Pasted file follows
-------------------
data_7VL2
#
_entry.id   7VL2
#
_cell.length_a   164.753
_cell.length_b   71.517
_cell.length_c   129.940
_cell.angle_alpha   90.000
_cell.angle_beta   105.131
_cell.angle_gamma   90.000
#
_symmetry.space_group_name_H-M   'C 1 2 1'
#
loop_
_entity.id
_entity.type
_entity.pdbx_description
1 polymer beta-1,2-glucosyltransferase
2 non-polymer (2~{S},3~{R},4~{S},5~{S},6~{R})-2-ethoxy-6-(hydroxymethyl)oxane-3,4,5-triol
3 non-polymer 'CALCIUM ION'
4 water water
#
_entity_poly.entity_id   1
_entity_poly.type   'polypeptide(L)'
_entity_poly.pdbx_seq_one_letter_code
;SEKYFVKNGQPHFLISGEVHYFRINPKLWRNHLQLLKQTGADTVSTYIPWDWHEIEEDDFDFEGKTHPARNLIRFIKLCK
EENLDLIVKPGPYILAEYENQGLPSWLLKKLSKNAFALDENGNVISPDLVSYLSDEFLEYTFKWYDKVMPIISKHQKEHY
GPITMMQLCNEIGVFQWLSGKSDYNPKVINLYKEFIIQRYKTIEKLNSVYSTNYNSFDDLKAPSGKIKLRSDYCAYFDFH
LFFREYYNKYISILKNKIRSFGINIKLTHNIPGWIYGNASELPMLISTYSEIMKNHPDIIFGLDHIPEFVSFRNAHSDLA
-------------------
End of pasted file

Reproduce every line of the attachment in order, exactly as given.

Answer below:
data_7VL2
#
_entry.id   7VL2
#
_cell.length_a   164.753
_cell.length_b   71.517
_cell.length_c   129.940
_cell.angle_alpha   90.000
_cell.angle_beta   105.131
_cell.angle_gamma   90.000
#
_symmetry.space_group_name_H-M   'C 1 2 1'
#
loop_
_entity.id
_entity.type
_entity.pdbx_description
1 polymer beta-1,2-glucosyltransferase
2 non-polymer (2~{S},3~{R},4~{S},5~{S},6~{R})-2-ethoxy-6-(hydroxymethyl)oxane-3,4,5-triol
3 non-polymer 'CALCIUM ION'
4 water water
#
_entity_poly.entity_id   1
_entity_poly.type   'polypeptide(L)'
_entity_poly.pdbx_seq_one_letter_code
;SEKYFVKNGQPHFLISGEVHYFRINPKLWRNHLQLLKQTGADTVSTYIPWDWHEIEEDDFDFEGKTHPARNLIRFIKLCK
EENLDLIVKPGPYILAEYENQGLPSWLLKKLSKNAFALDENGNVISPDLVSYLSDEFLEYTFKWYDKVMPIISKHQKEHY
GPITMMQLCNEIGVFQWLSGKSDYNPKVINLYKEFIIQRYKTIEKLNSVYSTNYNSFDDLKAPSGKIKLRSDYCAYFDFH
LFFREYYNKYISILKNKIRSFGINIKLTHNIPGWIYGNASELPMLISTYSEIMKNHPDIIFGLDHIPEFVSFRNAHSDLA